Reviewed by Jorge Solis: With two up-and-coming leads who show no fear, Return To Nuke ‘Em High: Vol. 1 goes for broke with its gore, sex, and campiness. This is a gooey splatterfest reminiscent of ’80s horror comedies, such as Evil Dead 2 and Dead Alive. Diabolically hilarious and over-the-top campy, this latest Nuke ‘Em High installment aims to get a reaction, whether it be a shock or laugh, from its audience.
Chrissy (Asta Paredes), the bad girl at Tromaville High, moonlights as an environmental blogger warning others about the shady going-ons behind the Tromaorganic Foodstuffs Conglomerate. This evil food company has been secretly poisoning the school’s meal plans with toxic waste. When the glee club gets a nasty taste of some toxic tacos, they suddenly turn into a violent gang of psychotic mutants, known as The Cretins. While the Cretins are causing all sorts of vicious mayhem, there is a hidden romance brewing between Chrissy and the new girl in school, Lauren (Catherine Corcoran). Despite being polar opposites, Chrissy and Lauren have to work together to save their school from the Cretins.
Right off the bat, the opening scene delivers an eye-popping body horror sequence that mixes CGI and practical effects. The plot is surrounded by off-the-wall characters that seem to have jumped out of some zany cartoon. One of those hilarious characters is Eugene, played by Clay Von Carlowitz, who always refers to himself in the third person. Representing horny teenagers everywhere, Eugene is extremely loud, rambunctious, and narcissistic as he struggles to lose his virginity. You’re either going to laugh at the pratfalls and fart noises, or you’re going to roll your eyes watching the vomit-inducing visual gags.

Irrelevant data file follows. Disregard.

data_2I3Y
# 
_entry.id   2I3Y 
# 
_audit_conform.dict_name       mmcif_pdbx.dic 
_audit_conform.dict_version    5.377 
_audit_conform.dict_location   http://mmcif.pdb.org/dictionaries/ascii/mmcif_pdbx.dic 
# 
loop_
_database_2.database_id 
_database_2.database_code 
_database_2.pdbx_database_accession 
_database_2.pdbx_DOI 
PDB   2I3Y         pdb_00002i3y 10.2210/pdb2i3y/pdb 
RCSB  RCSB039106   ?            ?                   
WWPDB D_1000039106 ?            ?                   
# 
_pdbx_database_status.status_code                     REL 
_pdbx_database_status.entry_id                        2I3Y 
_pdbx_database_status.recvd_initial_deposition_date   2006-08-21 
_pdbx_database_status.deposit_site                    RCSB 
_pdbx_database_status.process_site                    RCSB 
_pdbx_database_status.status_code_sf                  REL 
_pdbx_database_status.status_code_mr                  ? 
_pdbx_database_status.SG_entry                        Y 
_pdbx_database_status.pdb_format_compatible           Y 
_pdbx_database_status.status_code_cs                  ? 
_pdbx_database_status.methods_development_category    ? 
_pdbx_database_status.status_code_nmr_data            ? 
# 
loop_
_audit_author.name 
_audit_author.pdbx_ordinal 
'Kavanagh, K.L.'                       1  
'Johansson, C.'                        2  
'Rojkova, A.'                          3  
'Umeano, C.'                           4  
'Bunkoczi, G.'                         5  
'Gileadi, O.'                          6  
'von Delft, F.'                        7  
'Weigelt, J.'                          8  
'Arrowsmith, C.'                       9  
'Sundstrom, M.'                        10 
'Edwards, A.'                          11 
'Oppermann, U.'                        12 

At its best, what really makes the film work is the on-screen chemistry between Paredes and Corcoran. The main leads really hit their mark making the attraction between Lauren and Chrissy seem grounded and believable. Paredes is naturally funny as she delivers Chrissy’s snarky one-liners. Through Lauren, Corcoran holds her own with a role that asks her to be sincere one second and cynical the next. As the leads, Paredes and Corcoran carry the film with such confidence and genuine charisma, you can’t take your eyes off these two.
Writer/director Lloyd Kaufman keeps the satirical tone full of self-knowing humor throughout the movie. More than just breaking the fourth wall, the meta humor even tests the knowledge of hardcore Troma fans. And yes, the car crash that’s been in every other Troma movie is also in here too. When the film is on the verge of silliness, Kaufman breaks the pattern and throws in a clever joke about social media.
My only problem is that the cliff-hanger ending is flat-out abrupt. Because the film is split into two parts, you do end up thinking Kaufman is milking his franchise for all its worth.
The DVD/Blu-Ray of Return To Nuke ‘Em High: Vol. 1 comes out on March 18th. Loaded with special features, the disc also includes commentary from Corcoran, Paredes, and Carlowitz.
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